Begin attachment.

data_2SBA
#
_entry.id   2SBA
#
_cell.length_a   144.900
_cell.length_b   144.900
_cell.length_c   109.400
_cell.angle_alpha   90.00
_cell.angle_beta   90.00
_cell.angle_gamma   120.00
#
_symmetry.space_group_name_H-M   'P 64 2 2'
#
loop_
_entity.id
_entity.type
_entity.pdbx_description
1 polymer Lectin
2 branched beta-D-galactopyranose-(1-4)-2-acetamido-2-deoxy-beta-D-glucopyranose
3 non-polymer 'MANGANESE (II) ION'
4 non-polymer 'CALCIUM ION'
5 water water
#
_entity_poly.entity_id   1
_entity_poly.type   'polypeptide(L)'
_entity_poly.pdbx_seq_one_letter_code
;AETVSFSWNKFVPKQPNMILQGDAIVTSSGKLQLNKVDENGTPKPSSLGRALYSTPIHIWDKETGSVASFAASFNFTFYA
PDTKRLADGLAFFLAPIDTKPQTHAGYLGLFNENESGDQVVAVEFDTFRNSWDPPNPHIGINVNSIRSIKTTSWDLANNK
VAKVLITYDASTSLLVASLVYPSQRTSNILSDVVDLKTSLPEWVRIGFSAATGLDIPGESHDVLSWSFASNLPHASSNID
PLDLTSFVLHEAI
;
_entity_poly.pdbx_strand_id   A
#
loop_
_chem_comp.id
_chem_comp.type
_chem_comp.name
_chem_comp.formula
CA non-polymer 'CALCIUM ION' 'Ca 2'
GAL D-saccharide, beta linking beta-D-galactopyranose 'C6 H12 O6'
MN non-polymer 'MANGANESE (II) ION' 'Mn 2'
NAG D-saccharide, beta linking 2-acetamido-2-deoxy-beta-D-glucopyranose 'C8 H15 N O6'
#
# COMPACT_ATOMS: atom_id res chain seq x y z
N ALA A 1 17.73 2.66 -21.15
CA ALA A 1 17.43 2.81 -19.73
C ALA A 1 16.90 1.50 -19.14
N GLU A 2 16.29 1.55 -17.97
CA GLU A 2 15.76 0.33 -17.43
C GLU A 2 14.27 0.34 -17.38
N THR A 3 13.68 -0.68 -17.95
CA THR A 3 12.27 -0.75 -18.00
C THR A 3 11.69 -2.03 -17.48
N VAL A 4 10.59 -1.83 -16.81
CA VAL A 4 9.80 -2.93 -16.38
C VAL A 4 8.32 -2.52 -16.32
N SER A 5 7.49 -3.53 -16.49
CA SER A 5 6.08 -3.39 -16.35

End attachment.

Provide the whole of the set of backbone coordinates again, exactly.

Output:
data_2SBA
#
_entry.id   2SBA
#
_cell.length_a   144.900
_cell.length_b   144.900
_cell.length_c   109.400
_cell.angle_alpha   90.00
_cell.angle_beta   90.00
_cell.angle_gamma   120.00
#
_symmetry.space_group_name_H-M   'P 64 2 2'
#
loop_
_entity.id
_entity.type
_entity.pdbx_description
1 polymer Lectin
2 branched beta-D-galactopyranose-(1-4)-2-acetamido-2-deoxy-beta-D-glucopyranose
3 non-polymer 'MANGANESE (II) ION'
4 non-polymer 'CALCIUM ION'
5 water water
#
_entity_poly.entity_id   1
_entity_poly.type   'polypeptide(L)'
_entity_poly.pdbx_seq_one_letter_code
;AETVSFSWNKFVPKQPNMILQGDAIVTSSGKLQLNKVDENGTPKPSSLGRALYSTPIHIWDKETGSVASFAASFNFTFYA
PDTKRLADGLAFFLAPIDTKPQTHAGYLGLFNENESGDQVVAVEFDTFRNSWDPPNPHIGINVNSIRSIKTTSWDLANNK
VAKVLITYDASTSLLVASLVYPSQRTSNILSDVVDLKTSLPEWVRIGFSAATGLDIPGESHDVLSWSFASNLPHASSNID
PLDLTSFVLHEAI
;
_entity_poly.pdbx_strand_id   A
#
loop_
_chem_comp.id
_chem_comp.type
_chem_comp.name
_chem_comp.formula
CA non-polymer 'CALCIUM ION' 'Ca 2'
GAL D-saccharide, beta linking beta-D-galactopyranose 'C6 H12 O6'
MN non-polymer 'MANGANESE (II) ION' 'Mn 2'
NAG D-saccharide, beta linking 2-acetamido-2-deoxy-beta-D-glucopyranose 'C8 H15 N O6'
#
# COMPACT_ATOMS: atom_id res chain seq x y z
N ALA A 1 17.73 2.66 -21.15
CA ALA A 1 17.43 2.81 -19.73
C ALA A 1 16.90 1.50 -19.14
N GLU A 2 16.29 1.55 -17.97
CA GLU A 2 15.76 0.33 -17.43
C GLU A 2 14.27 0.34 -17.38
N THR A 3 13.68 -0.68 -17.95
CA THR A 3 12.27 -0.75 -18.00
C THR A 3 11.69 -2.03 -17.48
N VAL A 4 10.59 -1.83 -16.81
CA VAL A 4 9.80 -2.93 -16.38
C VAL A 4 8.32 -2.52 -16.32
N SER A 5 7.49 -3.53 -16.49
CA SER A 5 6.08 -3.39 -16.35